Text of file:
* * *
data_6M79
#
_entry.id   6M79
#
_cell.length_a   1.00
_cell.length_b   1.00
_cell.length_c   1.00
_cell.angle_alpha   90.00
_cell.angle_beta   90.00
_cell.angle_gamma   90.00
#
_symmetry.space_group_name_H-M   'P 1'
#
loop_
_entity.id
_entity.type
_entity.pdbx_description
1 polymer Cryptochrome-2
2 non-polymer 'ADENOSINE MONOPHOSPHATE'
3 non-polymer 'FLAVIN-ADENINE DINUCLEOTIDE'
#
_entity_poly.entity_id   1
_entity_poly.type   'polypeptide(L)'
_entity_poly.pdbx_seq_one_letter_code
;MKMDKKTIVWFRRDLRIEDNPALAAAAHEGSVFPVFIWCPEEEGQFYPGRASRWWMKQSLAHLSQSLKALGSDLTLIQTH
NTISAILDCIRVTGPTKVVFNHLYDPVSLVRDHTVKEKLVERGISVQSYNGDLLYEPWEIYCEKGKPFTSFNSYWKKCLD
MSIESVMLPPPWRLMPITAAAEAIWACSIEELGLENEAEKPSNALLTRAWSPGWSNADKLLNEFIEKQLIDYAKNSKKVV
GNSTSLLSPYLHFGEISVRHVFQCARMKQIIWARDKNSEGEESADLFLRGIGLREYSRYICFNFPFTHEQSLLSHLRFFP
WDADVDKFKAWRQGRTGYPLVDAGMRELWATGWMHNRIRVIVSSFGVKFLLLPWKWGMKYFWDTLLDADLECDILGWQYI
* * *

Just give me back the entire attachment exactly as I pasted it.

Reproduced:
data_6M79
#
_entry.id   6M79
#
_cell.length_a   1.00
_cell.length_b   1.00
_cell.length_c   1.00
_cell.angle_alpha   90.00
_cell.angle_beta   90.00
_cell.angle_gamma   90.00
#
_symmetry.space_group_name_H-M   'P 1'
#
loop_
_entity.id
_entity.type
_entity.pdbx_description
1 polymer Cryptochrome-2
2 non-polymer 'ADENOSINE MONOPHOSPHATE'
3 non-polymer 'FLAVIN-ADENINE DINUCLEOTIDE'
#
_entity_poly.entity_id   1
_entity_poly.type   'polypeptide(L)'
_entity_poly.pdbx_seq_one_letter_code
;MKMDKKTIVWFRRDLRIEDNPALAAAAHEGSVFPVFIWCPEEEGQFYPGRASRWWMKQSLAHLSQSLKALGSDLTLIQTH
NTISAILDCIRVTGPTKVVFNHLYDPVSLVRDHTVKEKLVERGISVQSYNGDLLYEPWEIYCEKGKPFTSFNSYWKKCLD
MSIESVMLPPPWRLMPITAAAEAIWACSIEELGLENEAEKPSNALLTRAWSPGWSNADKLLNEFIEKQLIDYAKNSKKVV
GNSTSLLSPYLHFGEISVRHVFQCARMKQIIWARDKNSEGEESADLFLRGIGLREYSRYICFNFPFTHEQSLLSHLRFFP
WDADVDKFKAWRQGRTGYPLVDAGMRELWATGWMHNRIRVIVSSFGVKFLLLPWKWGMKYFWDTLLDADLECDILGWQYI